This is not a full answer but easy to obtain. See the reference by @esg in the comments for the full answer.

I will give a very loose upperbound to this probability, which still tends to zero quite fast with increasing $N.$ You have $N^2$ balls thrown into $N$ bins where $N=2^n.$ So the probability that the lightest loaded bin has less than $N^\theta$ balls can be upper bounded (using the union bound in the first step)
$$
\mathbb{P}[Min<N^\theta]\leq
N \sum_{0\leq k < N^\theta} \mathbb{P}[X_1=k]=
N \sum_{0\leq k < N^\theta} \binom{N^2}{k} 2^{-N^2}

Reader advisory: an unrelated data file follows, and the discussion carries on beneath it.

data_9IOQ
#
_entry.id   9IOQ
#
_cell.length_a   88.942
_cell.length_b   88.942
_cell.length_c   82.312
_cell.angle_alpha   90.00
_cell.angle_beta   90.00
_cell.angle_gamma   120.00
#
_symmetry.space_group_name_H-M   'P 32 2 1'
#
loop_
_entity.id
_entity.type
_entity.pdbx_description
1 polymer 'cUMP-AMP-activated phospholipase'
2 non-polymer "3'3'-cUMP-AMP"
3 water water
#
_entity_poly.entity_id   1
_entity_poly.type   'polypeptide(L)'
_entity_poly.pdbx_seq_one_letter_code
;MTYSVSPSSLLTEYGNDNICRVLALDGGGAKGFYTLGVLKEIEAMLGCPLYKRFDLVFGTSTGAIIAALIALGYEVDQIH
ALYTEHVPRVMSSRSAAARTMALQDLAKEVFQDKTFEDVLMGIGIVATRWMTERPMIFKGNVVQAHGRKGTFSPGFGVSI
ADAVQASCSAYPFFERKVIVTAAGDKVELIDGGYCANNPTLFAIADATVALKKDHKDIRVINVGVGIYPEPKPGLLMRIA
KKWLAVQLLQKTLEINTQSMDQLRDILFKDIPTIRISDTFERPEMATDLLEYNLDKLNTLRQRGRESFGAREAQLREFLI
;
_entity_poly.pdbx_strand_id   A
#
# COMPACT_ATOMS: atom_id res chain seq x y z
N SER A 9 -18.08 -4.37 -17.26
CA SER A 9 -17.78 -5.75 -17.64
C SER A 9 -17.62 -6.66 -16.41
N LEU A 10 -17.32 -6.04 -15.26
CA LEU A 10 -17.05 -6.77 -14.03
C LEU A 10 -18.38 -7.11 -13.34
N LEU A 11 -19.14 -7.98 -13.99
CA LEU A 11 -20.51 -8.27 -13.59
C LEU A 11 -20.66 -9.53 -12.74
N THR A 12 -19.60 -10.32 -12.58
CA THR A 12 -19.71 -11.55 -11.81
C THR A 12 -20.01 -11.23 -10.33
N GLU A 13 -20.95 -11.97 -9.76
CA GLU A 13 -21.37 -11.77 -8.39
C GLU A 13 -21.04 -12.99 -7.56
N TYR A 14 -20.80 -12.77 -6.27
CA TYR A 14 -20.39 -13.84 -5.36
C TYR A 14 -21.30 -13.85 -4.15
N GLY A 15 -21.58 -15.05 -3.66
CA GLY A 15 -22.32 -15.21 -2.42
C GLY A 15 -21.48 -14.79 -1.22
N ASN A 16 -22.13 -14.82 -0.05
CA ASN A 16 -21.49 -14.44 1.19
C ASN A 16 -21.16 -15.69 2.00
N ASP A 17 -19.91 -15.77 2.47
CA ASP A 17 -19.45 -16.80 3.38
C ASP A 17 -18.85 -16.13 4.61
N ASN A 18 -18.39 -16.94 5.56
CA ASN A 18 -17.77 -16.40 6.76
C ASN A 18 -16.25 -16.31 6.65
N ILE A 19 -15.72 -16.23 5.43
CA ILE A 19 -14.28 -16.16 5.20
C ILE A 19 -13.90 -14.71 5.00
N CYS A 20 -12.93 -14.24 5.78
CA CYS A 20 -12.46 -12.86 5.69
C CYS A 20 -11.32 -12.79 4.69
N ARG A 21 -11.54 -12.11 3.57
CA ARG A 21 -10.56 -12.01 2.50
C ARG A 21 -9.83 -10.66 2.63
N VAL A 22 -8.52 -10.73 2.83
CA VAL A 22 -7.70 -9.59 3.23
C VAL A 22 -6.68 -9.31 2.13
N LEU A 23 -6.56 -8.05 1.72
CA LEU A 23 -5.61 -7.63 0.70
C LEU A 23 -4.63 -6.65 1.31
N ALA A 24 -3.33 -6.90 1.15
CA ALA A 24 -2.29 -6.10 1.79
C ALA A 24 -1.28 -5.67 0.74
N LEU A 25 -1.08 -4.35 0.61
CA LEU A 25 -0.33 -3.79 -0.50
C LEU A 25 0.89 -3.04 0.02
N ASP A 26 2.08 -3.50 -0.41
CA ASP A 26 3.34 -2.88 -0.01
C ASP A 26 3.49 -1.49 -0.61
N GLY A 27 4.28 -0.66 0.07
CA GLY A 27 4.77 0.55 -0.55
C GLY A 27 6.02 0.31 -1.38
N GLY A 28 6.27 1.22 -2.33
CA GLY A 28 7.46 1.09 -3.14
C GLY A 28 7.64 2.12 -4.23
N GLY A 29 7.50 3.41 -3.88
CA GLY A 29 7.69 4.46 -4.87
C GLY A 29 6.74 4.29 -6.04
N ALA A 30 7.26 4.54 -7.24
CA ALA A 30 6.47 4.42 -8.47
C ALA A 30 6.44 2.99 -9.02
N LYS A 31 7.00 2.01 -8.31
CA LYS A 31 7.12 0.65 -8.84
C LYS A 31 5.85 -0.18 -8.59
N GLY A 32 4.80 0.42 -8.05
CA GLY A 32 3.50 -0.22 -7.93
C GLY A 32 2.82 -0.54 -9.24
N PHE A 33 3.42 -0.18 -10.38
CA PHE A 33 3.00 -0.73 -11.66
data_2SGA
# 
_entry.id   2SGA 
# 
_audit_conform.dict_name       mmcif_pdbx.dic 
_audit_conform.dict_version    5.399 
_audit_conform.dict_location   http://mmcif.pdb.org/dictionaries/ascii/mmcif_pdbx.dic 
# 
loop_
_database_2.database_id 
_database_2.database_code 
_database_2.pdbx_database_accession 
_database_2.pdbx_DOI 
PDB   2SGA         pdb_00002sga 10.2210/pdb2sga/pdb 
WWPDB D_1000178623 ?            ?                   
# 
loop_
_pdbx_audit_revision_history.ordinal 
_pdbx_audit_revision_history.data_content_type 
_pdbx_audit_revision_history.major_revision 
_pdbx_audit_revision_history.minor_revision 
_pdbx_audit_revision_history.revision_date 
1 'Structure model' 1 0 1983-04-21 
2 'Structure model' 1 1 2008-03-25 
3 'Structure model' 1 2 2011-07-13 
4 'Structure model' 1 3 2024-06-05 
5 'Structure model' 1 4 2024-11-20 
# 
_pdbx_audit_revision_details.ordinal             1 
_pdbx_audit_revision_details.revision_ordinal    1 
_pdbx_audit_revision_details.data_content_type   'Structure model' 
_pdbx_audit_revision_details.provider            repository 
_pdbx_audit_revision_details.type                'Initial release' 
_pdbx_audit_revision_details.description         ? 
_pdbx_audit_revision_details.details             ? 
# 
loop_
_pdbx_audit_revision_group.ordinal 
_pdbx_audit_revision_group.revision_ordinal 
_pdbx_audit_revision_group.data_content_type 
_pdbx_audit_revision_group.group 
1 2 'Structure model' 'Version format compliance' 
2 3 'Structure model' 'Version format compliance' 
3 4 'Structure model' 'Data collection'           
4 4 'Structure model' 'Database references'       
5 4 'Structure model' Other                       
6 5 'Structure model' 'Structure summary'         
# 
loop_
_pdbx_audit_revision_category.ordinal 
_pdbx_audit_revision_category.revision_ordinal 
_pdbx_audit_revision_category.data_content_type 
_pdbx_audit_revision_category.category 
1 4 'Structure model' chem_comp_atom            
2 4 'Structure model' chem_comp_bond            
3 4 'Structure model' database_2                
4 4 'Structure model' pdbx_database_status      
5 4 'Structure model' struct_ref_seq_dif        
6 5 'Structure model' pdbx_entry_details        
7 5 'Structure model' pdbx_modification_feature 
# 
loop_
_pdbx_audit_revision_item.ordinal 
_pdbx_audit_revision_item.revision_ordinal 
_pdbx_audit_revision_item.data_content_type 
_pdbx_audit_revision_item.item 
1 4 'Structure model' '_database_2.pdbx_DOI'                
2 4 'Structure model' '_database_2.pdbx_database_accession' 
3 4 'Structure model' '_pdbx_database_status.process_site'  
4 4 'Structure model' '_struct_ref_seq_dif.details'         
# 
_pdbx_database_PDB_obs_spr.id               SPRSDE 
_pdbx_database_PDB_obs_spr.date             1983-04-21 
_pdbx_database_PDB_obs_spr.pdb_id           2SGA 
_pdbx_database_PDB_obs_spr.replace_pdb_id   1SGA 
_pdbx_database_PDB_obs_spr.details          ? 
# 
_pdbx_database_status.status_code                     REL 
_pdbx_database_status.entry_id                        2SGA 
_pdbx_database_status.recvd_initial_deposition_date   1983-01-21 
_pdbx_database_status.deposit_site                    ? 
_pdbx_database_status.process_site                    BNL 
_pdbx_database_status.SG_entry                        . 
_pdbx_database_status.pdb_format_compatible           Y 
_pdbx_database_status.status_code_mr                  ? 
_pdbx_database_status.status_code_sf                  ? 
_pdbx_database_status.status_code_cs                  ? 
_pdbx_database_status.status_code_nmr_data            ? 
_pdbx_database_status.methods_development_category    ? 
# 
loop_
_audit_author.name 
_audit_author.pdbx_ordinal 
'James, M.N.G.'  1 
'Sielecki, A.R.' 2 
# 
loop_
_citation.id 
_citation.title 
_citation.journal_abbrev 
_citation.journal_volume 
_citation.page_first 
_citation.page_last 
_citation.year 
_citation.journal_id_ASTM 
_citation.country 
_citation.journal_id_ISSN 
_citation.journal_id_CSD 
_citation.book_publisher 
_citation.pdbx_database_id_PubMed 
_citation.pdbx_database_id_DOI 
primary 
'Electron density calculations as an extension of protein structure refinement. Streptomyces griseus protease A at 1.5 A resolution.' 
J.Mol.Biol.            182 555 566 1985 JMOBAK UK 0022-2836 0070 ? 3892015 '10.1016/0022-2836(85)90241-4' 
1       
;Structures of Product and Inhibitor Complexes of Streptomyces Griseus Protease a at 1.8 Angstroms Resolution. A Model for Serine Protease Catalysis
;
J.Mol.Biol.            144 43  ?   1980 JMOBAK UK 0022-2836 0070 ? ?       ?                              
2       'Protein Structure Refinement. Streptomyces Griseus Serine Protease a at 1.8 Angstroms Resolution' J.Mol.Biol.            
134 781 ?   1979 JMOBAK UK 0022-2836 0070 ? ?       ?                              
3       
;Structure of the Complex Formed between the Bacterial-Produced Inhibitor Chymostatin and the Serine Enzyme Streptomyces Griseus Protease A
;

$$
where $X_1$ is the number of balls in the first bin. The binomial coefficients

$$\binom{N^2}{k}$$ are superincreasing in $k$ so upperbounding by the largest coefficient gives

$$
\mathbb{P}[Min<N^\theta]\leq N^{1+\theta} \binom{N^2}{N^\theta} 2^{-N^2}\sim
N^{1+\theta} 2^{-N^2(1-\mathbb{H}(N^{\theta-2}))}.
$$
by the entropy approximation to the binomial coefficient.
Using the crude bound $\mathbb{H}(p)< 2\sqrt{p(1-p)}$ we still get a bound that goes to zero exponentially fast.